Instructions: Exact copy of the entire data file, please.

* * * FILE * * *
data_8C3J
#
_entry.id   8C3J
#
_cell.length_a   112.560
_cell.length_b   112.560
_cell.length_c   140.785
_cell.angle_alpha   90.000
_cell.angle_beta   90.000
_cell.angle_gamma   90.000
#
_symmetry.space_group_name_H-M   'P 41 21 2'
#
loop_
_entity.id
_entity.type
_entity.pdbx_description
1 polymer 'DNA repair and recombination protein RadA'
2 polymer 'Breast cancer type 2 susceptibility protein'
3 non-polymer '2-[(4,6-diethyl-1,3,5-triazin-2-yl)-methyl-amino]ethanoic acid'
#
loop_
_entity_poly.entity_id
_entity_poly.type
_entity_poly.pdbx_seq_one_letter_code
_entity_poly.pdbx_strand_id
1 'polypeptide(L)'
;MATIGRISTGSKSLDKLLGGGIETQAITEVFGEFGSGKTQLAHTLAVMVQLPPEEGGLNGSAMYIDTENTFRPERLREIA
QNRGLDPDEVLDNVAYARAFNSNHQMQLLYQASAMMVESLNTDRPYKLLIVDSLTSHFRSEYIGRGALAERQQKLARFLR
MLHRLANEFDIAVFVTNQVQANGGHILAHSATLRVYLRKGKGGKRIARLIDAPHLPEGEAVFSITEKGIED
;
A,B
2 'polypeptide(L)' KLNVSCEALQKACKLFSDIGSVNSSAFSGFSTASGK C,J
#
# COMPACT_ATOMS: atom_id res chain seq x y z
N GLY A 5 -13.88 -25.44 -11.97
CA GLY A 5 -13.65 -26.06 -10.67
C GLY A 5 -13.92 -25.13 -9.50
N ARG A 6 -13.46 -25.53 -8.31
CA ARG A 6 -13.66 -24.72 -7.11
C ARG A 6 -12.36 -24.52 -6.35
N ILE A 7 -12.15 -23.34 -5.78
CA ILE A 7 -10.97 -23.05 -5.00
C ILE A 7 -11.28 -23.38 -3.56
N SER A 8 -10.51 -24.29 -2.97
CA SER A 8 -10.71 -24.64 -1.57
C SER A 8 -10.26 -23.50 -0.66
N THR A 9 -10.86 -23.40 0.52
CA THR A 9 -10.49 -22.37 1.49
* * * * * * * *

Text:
data_8C3J
#
_entry.id   8C3J
#
_cell.length_a   112.560
_cell.length_b   112.560
_cell.length_c   140.785
_cell.angle_alpha   90.000
_cell.angle_beta   90.000
_cell.angle_gamma   90.000
#
_symmetry.space_group_name_H-M   'P 41 21 2'
#
loop_
_entity.id
_entity.type
_entity.pdbx_description
1 polymer 'DNA repair and recombination protein RadA'
2 polymer 'Breast cancer type 2 susceptibility protein'
3 non-polymer '2-[(4,6-diethyl-1,3,5-triazin-2-yl)-methyl-amino]ethanoic acid'
#
loop_
_entity_poly.entity_id
_entity_poly.type
_entity_poly.pdbx_seq_one_letter_code
_entity_poly.pdbx_strand_id
1 'polypeptide(L)'
;MATIGRISTGSKSLDKLLGGGIETQAITEVFGEFGSGKTQLAHTLAVMVQLPPEEGGLNGSAMYIDTENTFRPERLREIA
QNRGLDPDEVLDNVAYARAFNSNHQMQLLYQASAMMVESLNTDRPYKLLIVDSLTSHFRSEYIGRGALAERQQKLARFLR
MLHRLANEFDIAVFVTNQVQANGGHILAHSATLRVYLRKGKGGKRIARLIDAPHLPEGEAVFSITEKGIED
;
A,B
2 'polypeptide(L)' KLNVSCEALQKACKLFSDIGSVNSSAFSGFSTASGK C,J
#
# COMPACT_ATOMS: atom_id res chain seq x y z
N GLY A 5 -13.88 -25.44 -11.97
CA GLY A 5 -13.65 -26.06 -10.67
C GLY A 5 -13.92 -25.13 -9.50
N ARG A 6 -13.46 -25.53 -8.31
CA ARG A 6 -13.66 -24.72 -7.11
C ARG A 6 -12.36 -24.52 -6.35
N ILE A 7 -12.15 -23.34 -5.78
CA ILE A 7 -10.97 -23.05 -5.00
C ILE A 7 -11.28 -23.38 -3.56
N SER A 8 -10.51 -24.29 -2.97
CA SER A 8 -10.71 -24.64 -1.57
C SER A 8 -10.26 -23.50 -0.66
N THR A 9 -10.86 -23.40 0.52
CA THR A 9 -10.49 -22.37 1.49